Supreme Court decisions cast long and unexpected shadows over the legal landscape. In its recent decision to uphold the 2003 congressional ban on so-called partial-birth abortions, the court seriously chipped away at a woman’s right to determine if, and when, to bear a child, while doing nothing to advance what they call the rights of the unborn, since even late-term abortions remain legal.

Now Congress can overrule doctors’ judgment to determine the safest abortion procedures for their patients, and the principle that abortion legislation had to make allowance for the mother’s health has been cast aside. A physician’s responsibility to provide patients with the best care is now trumped by Congress’ right to legislate its version of morality into the doctor-patient relationship and medical decision-making.

In his opinion, Justice Anthony Kennedy ignored expert opinions offered as testimony. The American College of Obstetricians and Gynecologists called the opinion “shameful” and one wonders where Congress might go next in its practice of medicine.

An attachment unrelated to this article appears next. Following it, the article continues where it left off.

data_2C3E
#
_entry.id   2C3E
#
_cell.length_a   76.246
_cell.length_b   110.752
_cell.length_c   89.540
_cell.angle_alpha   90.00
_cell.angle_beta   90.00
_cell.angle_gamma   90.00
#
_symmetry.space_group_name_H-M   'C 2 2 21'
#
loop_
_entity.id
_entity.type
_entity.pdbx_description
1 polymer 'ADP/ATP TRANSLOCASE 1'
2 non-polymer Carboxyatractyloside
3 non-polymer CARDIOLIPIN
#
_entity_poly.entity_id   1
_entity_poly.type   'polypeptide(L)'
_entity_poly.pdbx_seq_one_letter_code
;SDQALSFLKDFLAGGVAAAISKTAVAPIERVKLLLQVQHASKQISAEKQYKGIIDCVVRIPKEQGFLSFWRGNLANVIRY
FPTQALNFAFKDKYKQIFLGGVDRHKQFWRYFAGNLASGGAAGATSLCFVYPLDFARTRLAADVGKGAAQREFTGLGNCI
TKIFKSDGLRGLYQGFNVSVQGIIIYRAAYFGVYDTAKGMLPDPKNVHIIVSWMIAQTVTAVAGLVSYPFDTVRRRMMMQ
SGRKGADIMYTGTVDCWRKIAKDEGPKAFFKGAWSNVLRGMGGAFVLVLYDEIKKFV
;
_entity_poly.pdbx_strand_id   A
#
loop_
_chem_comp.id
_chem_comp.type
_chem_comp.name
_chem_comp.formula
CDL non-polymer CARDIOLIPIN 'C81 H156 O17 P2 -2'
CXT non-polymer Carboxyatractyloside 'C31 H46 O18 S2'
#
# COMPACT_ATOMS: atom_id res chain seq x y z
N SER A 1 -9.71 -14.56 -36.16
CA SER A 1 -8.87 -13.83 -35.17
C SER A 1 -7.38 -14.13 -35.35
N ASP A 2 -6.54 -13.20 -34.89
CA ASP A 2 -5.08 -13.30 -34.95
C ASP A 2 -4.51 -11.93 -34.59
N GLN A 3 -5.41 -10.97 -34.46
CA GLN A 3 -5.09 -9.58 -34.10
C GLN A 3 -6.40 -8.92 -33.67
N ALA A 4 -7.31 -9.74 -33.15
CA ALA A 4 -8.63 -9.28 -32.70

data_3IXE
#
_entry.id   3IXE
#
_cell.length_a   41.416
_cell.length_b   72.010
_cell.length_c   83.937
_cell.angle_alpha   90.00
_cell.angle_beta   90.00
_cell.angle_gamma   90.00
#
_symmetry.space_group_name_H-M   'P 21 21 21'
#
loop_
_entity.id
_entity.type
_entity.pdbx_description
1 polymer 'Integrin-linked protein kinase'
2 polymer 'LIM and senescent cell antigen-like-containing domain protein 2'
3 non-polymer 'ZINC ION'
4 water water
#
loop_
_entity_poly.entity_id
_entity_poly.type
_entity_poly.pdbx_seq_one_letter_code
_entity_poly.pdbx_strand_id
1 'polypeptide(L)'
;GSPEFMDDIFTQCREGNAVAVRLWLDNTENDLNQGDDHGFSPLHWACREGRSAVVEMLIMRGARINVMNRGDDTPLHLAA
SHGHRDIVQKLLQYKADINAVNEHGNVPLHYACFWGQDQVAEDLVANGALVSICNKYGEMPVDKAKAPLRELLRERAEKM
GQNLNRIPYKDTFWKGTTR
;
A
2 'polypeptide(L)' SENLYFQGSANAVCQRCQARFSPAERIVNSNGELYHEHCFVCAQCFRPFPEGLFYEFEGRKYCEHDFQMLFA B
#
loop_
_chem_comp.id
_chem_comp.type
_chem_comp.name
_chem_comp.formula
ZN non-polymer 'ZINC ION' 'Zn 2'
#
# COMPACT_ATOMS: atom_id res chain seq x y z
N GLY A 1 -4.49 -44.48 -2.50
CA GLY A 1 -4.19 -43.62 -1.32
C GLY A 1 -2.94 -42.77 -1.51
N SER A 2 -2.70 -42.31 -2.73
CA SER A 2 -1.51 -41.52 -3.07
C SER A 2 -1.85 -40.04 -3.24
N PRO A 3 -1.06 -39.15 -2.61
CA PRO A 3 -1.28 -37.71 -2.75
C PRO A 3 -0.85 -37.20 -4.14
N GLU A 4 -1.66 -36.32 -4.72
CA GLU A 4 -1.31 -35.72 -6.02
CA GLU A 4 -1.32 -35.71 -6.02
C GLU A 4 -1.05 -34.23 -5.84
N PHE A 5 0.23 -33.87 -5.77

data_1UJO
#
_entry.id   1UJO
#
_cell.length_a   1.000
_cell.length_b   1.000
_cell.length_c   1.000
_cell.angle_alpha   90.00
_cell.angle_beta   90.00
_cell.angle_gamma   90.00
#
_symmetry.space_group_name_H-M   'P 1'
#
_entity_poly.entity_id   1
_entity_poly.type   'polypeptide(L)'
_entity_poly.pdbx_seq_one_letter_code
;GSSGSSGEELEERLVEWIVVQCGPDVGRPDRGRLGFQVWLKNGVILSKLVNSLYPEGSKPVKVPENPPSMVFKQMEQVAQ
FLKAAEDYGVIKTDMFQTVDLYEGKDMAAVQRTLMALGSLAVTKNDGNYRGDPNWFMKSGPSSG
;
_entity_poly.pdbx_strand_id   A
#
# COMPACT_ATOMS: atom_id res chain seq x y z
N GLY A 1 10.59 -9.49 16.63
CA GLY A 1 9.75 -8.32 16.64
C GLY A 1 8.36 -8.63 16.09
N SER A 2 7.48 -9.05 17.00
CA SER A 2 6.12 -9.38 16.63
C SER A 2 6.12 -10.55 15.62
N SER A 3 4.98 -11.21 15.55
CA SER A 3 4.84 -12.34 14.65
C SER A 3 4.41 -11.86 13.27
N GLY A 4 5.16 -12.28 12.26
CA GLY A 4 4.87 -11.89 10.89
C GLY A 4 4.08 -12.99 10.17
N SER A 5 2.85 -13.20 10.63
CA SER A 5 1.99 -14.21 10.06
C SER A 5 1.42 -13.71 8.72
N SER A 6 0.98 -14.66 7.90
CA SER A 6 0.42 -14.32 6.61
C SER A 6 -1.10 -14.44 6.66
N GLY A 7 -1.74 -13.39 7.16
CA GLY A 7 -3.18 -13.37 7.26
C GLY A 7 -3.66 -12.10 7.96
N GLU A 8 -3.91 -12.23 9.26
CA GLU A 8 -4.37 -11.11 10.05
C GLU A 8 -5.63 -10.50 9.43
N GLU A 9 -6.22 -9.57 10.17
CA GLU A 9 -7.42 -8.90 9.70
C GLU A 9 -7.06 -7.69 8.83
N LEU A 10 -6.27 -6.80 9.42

How can we support a woman’s right to choose without diminishing the sanctity of life? Having and honoring healthy families requires that women be allowed to determine their family size and timing, for women know best when they are ready to take on the responsibilities of parenting.

We show our greatest support for children by supporting women as they face and make this essential choice and by creating as supportive an environment as possible for raising our children after they are born.

Steve Bien, M.D., Farmington

Only subscribers are eligible to post comments. Please subscribe or to participate in the conversation. Here’s why.

Use the form below to reset your password. When you've submitted your account email, we will send an email with a reset code.